An elite is any group that is responsible for the protection of a social value, an object of desire that is capable of sustaining group identity. Autonomy is a condition of independence sufficient to permit a group to work out and maintain a distinctive identity. (p.121) Selznick proposes that the maintainance of social values depends on the autonomy of elites. Which elites? Professional groups!

There would be no great harm in substituting the term "profession" or "professional group" for "elite", so long as the definition is kept in mind. Both terms have been used to designate men who carry out this basic social function." (p.1210)
This is, I suggest, an attempt by Selznick to get business and military leaders to accept a Trojan Horse into their organizations. That Trojan Horse is a professional group whose presence Selznick hopes will maintain a broader, more democratic, socially oriented perspective within the organization and resist attempts to use organizational power for either "opportunistic" or "utopian" ends. Quite early on in his book Selznick writes,
The problem of politico-military integration is set by the close interdependence of means and ends. The unfolding of military power necessarily conditions political decisions regarding the use of that power. If the development of capabilities is not adequately controlled -- and this will occur if purely military criteria are applied in the preparedness effort -- then ends will be subordinated to means, for alternative strategies will be limited by available capabilities. This is only avoided by an integration achieved in depth, that is, when political considerations reach down to influence every important area of military planning... In effect, a new institution requiring a unified political and military leadership has arisen -- the security establishment. The real problem of unification today is the creation of an organization that will strengthen this emerging institution and provide it with effective leadership. (p.79)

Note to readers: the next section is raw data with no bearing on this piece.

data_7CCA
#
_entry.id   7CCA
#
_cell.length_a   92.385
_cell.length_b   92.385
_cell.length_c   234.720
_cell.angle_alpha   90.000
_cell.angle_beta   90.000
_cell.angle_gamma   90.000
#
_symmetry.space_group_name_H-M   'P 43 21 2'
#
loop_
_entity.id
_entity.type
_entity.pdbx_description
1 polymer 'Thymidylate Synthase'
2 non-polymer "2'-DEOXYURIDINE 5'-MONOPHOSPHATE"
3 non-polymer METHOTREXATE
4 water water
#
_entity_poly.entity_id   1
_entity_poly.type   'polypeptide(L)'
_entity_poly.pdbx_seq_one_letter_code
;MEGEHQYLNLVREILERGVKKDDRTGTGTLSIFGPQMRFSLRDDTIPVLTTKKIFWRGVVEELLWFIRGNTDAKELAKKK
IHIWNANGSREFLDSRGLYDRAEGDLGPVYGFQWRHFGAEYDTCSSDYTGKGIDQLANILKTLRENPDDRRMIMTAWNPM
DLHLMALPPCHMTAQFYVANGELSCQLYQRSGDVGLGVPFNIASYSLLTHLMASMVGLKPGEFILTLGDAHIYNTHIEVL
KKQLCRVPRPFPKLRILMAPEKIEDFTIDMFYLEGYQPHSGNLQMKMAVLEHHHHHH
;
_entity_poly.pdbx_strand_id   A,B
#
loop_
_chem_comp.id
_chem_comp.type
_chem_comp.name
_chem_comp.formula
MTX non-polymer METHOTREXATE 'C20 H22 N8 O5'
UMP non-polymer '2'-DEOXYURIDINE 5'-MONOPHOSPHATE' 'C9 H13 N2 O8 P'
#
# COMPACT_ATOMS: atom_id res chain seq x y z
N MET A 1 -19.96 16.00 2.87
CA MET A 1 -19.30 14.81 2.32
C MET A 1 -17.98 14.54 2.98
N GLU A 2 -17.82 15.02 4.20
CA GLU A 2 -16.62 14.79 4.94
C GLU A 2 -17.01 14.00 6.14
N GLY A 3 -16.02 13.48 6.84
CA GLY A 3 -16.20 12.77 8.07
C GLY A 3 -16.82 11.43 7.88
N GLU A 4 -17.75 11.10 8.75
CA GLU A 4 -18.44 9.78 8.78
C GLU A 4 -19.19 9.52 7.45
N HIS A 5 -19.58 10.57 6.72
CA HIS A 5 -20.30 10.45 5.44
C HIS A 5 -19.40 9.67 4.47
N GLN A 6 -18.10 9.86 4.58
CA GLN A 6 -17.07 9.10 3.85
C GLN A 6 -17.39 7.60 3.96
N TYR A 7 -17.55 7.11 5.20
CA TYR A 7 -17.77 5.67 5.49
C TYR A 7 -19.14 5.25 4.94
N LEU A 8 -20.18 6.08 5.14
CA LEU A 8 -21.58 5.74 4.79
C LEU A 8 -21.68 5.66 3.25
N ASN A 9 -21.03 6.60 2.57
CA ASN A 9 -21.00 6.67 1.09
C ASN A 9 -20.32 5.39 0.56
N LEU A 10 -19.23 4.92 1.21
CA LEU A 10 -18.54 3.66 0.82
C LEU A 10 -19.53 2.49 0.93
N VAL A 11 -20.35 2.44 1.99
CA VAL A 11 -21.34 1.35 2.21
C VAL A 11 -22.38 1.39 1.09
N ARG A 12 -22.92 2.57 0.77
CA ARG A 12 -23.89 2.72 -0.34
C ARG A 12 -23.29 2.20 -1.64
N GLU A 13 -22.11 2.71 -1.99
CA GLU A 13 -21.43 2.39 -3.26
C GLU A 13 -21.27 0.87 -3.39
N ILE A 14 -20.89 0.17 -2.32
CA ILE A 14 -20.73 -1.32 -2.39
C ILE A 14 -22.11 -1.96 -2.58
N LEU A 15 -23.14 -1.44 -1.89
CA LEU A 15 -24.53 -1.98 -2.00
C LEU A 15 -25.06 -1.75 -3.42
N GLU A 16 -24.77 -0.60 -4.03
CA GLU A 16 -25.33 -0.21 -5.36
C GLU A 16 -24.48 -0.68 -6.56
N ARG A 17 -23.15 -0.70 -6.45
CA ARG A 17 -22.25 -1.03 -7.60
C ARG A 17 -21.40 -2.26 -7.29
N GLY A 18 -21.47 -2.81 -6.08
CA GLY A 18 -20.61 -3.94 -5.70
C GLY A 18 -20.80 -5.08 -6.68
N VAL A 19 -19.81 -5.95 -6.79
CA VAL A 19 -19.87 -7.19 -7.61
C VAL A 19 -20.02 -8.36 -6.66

Selznick writes that one of the most important techniques for infusing day-to-day behavior with long run meaning and purpose is the elaboration of socially integrating myths. (p.151) This is what Selznick is ultimately about with the writing of LEADERSHIP IN ADMINISTRATION. The myth he would create is the myth of a leadership that is set, against and above a narrowly oriented organizational administration. In his own way, Selznick has undertaken to provide creative leadership for our most important social institutions.
For creative leadership, it is not the communication of a myth that counts; rather, creativity depends on having the will and the insight to see the necessity of the myth, to discover a successful formulation, and above all to create the organizational conditions that will sustain the ideals expressed. (p.151)

Selznick wrote this book in an attempt to create the organizational conditions that would sustain the ideals expressed within it. But to our post-Vietnam eyes, which have seen our Best and Brightest professionals act no differently than those organizational managers Selznick would have had them enlighten, this ideal of leadership is already considerably tarnished.

See related article: Is Moral Leadership Possible?